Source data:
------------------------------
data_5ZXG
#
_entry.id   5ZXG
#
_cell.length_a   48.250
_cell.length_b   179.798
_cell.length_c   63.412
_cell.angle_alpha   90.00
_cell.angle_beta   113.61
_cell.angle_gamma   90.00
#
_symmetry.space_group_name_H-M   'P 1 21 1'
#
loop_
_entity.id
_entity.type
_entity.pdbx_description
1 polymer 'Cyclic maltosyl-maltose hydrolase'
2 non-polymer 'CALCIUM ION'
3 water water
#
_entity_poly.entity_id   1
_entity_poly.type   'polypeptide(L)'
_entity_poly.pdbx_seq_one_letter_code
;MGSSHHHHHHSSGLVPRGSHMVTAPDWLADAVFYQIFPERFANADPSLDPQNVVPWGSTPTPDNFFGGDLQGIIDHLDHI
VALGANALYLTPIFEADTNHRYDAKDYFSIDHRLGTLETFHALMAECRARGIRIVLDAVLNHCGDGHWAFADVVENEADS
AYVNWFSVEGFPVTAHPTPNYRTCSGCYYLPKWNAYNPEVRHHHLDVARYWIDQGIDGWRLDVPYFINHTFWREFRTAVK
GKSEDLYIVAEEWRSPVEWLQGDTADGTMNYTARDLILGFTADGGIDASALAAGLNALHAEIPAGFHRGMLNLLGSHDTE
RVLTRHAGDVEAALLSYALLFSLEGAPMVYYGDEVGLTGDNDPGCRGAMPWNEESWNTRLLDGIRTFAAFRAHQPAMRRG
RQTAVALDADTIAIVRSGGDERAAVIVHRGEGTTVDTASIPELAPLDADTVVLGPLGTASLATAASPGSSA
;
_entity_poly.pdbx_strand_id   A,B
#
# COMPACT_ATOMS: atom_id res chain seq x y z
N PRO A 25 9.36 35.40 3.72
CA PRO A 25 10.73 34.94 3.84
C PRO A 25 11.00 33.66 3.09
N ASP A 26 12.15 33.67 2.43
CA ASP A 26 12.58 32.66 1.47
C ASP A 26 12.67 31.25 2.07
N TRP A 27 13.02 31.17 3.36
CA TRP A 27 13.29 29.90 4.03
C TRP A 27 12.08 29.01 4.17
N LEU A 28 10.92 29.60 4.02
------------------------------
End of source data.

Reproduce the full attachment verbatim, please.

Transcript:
data_5ZXG
#
_entry.id   5ZXG
#
_cell.length_a   48.250
_cell.length_b   179.798
_cell.length_c   63.412
_cell.angle_alpha   90.00
_cell.angle_beta   113.61
_cell.angle_gamma   90.00
#
_symmetry.space_group_name_H-M   'P 1 21 1'
#
loop_
_entity.id
_entity.type
_entity.pdbx_description
1 polymer 'Cyclic maltosyl-maltose hydrolase'
2 non-polymer 'CALCIUM ION'
3 water water
#
_entity_poly.entity_id   1
_entity_poly.type   'polypeptide(L)'
_entity_poly.pdbx_seq_one_letter_code
;MGSSHHHHHHSSGLVPRGSHMVTAPDWLADAVFYQIFPERFANADPSLDPQNVVPWGSTPTPDNFFGGDLQGIIDHLDHI
VALGANALYLTPIFEADTNHRYDAKDYFSIDHRLGTLETFHALMAECRARGIRIVLDAVLNHCGDGHWAFADVVENEADS
AYVNWFSVEGFPVTAHPTPNYRTCSGCYYLPKWNAYNPEVRHHHLDVARYWIDQGIDGWRLDVPYFINHTFWREFRTAVK
GKSEDLYIVAEEWRSPVEWLQGDTADGTMNYTARDLILGFTADGGIDASALAAGLNALHAEIPAGFHRGMLNLLGSHDTE
RVLTRHAGDVEAALLSYALLFSLEGAPMVYYGDEVGLTGDNDPGCRGAMPWNEESWNTRLLDGIRTFAAFRAHQPAMRRG
RQTAVALDADTIAIVRSGGDERAAVIVHRGEGTTVDTASIPELAPLDADTVVLGPLGTASLATAASPGSSA
;
_entity_poly.pdbx_strand_id   A,B
#
# COMPACT_ATOMS: atom_id res chain seq x y z
N PRO A 25 9.36 35.40 3.72
CA PRO A 25 10.73 34.94 3.84
C PRO A 25 11.00 33.66 3.09
N ASP A 26 12.15 33.67 2.43
CA ASP A 26 12.58 32.66 1.47
C ASP A 26 12.67 31.25 2.07
N TRP A 27 13.02 31.17 3.36
CA TRP A 27 13.29 29.90 4.03
C TRP A 27 12.08 29.01 4.17
N LEU A 28 10.92 29.60 4.02